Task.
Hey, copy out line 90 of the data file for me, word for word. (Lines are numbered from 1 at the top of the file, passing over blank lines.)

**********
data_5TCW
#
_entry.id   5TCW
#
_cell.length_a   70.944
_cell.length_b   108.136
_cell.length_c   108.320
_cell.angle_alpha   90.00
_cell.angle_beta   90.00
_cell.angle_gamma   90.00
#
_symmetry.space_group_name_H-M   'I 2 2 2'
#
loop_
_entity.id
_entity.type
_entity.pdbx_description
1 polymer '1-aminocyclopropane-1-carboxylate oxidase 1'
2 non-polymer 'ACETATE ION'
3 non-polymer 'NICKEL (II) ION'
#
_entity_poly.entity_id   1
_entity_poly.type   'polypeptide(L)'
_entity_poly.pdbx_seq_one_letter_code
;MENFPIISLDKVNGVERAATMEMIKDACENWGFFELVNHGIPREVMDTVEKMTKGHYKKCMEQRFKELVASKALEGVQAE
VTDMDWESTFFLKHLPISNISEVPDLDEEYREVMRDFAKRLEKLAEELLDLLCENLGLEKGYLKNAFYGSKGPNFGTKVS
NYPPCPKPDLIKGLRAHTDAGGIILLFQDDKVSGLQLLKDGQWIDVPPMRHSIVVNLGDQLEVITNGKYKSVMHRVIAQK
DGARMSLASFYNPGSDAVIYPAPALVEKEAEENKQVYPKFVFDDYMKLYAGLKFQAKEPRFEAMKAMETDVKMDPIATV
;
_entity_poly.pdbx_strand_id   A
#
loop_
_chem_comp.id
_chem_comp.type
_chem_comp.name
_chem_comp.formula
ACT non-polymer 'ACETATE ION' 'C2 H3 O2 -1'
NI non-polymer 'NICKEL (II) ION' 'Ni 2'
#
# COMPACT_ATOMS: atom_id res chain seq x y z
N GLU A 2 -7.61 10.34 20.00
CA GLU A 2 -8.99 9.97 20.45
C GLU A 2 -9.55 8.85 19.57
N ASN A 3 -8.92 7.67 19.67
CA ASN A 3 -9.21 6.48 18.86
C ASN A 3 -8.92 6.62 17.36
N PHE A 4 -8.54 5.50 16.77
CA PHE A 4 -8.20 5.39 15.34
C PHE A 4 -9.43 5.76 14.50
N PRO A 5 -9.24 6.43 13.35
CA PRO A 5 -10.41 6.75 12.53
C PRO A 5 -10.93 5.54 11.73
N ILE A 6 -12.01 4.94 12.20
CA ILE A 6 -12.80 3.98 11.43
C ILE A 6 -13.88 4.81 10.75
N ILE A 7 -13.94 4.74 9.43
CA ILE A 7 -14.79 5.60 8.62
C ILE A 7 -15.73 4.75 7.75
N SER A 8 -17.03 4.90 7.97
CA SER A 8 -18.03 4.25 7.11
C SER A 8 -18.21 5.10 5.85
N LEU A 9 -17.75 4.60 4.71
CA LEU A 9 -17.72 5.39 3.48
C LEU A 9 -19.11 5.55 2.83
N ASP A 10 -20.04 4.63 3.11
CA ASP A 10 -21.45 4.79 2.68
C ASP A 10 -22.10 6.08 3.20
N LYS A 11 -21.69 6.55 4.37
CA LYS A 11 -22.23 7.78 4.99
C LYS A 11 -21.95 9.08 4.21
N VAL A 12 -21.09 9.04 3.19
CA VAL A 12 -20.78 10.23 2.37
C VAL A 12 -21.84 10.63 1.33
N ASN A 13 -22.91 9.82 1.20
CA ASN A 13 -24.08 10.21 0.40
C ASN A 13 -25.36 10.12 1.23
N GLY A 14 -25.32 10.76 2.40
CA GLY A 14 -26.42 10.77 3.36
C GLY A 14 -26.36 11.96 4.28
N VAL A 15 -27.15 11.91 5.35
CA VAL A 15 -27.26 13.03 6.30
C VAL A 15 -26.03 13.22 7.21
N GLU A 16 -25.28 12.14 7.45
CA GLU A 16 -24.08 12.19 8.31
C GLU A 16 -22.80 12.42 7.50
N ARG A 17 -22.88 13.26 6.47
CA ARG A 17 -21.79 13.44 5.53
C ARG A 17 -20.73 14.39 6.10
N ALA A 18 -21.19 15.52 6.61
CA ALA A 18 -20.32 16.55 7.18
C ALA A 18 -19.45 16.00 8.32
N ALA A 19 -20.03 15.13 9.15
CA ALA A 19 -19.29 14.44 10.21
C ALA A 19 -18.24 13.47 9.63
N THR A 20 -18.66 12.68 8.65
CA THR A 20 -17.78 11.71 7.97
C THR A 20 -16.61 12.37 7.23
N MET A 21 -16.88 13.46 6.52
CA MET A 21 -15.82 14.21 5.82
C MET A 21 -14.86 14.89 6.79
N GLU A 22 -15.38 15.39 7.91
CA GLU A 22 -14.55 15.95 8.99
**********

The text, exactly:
CA ALA A 18 -20.32 16.55 7.18